Distributed network time synchronization: Social learning versus consensus
Hulede, I. E. L., & Kwon, H. (2021). Distributed network time synchronization: Social learning versus consensus. IEEE Transactions on Signal and Information Processing Over Networks, doi:10.1109/TSIPN.2021.3119263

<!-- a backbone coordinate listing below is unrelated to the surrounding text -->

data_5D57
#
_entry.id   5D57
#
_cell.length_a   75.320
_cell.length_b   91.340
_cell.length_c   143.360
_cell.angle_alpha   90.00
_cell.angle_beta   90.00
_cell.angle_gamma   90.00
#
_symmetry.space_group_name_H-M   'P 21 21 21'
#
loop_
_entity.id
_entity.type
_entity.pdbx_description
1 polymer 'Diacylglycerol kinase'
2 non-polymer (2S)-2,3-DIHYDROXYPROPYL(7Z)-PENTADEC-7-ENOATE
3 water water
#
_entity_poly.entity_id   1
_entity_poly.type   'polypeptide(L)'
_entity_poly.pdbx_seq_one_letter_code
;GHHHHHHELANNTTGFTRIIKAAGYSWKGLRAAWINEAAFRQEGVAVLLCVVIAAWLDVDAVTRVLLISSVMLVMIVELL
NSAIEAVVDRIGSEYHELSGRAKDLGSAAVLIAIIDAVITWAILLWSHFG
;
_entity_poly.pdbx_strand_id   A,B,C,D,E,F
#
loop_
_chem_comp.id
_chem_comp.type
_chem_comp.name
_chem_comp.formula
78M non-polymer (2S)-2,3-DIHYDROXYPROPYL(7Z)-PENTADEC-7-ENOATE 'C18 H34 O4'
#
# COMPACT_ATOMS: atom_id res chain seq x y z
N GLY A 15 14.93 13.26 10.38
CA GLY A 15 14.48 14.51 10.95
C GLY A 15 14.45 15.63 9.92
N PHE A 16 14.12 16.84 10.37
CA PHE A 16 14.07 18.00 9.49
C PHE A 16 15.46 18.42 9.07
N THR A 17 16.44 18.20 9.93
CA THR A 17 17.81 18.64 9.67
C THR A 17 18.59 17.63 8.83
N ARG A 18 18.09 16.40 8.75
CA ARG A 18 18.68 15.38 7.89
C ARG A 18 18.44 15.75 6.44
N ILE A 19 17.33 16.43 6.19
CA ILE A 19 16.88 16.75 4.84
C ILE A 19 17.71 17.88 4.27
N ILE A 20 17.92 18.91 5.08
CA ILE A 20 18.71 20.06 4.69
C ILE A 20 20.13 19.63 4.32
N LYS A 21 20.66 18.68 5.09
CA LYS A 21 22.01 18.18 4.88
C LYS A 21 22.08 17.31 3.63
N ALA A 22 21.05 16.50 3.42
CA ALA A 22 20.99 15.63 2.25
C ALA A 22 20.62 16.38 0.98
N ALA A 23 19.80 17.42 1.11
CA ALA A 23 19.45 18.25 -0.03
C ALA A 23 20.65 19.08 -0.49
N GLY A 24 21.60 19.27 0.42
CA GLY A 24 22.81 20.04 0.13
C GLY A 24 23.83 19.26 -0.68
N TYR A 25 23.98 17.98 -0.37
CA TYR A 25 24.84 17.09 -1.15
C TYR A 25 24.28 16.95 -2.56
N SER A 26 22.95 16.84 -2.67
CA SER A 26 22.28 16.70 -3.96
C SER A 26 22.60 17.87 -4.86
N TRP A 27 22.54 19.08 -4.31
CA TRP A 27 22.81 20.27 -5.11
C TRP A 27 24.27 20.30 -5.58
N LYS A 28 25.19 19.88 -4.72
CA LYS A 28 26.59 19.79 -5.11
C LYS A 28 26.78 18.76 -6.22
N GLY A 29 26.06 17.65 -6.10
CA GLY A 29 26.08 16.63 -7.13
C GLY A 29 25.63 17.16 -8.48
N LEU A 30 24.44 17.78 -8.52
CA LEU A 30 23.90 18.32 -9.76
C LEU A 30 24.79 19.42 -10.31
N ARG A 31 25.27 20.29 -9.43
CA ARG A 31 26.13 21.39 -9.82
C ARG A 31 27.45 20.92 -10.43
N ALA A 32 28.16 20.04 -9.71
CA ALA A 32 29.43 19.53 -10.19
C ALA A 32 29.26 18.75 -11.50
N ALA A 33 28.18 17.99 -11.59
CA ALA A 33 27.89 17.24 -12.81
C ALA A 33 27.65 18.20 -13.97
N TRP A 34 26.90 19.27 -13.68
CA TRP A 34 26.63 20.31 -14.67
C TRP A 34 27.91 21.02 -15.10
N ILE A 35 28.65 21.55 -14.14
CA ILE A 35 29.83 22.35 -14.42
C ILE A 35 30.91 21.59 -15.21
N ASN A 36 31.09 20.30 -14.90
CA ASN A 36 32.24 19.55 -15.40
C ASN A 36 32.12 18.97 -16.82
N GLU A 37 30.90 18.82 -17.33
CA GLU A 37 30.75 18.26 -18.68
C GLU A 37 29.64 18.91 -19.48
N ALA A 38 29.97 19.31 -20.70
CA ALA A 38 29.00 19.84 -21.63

The objective of this paper is to investigate a social learning-based distributed network time synchronization (SLDNTS) and compare it to a classic approach: consensus-based distributed network time synchronization (CDNTS). An observation random variable (ORV), which is a conditional likelihood (e.g., Gaussian) given a synchronized true time hypothesis, is used to generate clock times at each node and each iteration. A time offset and time quality of each node clock are represented, respectively, by a mean shift from the true time and variance of a Gaussian random variable (RV) to consider a practical environment. Then, this paper proposes a simple method to construct an observation matrix that satisfies both the identifiability condition (IC) and the prevailing observation signal existence condition (POSEC) required for the social learning (SL). Each node quantizes its ORV into a heads and tails Bernoulli RV with (1−ε) and ε probability, respectively, where ε is a control parameter for the SLDNTS convergence speed. Using this proposed observation matrix, each node computes its intermediate belief on each possible time hypothesis, shares the information with its connected neighbor nodes, and updates its belief probabilities. Then, this paper verifies, through simulation, that the proposed SLDNTS shows superior performance compared to the classic CDNTS including average time synchronization (ATS) algorithm, maximum time synchronization (MTS) algorithm, and least square time synchronization (LSTS) algorithm under the same observation environment.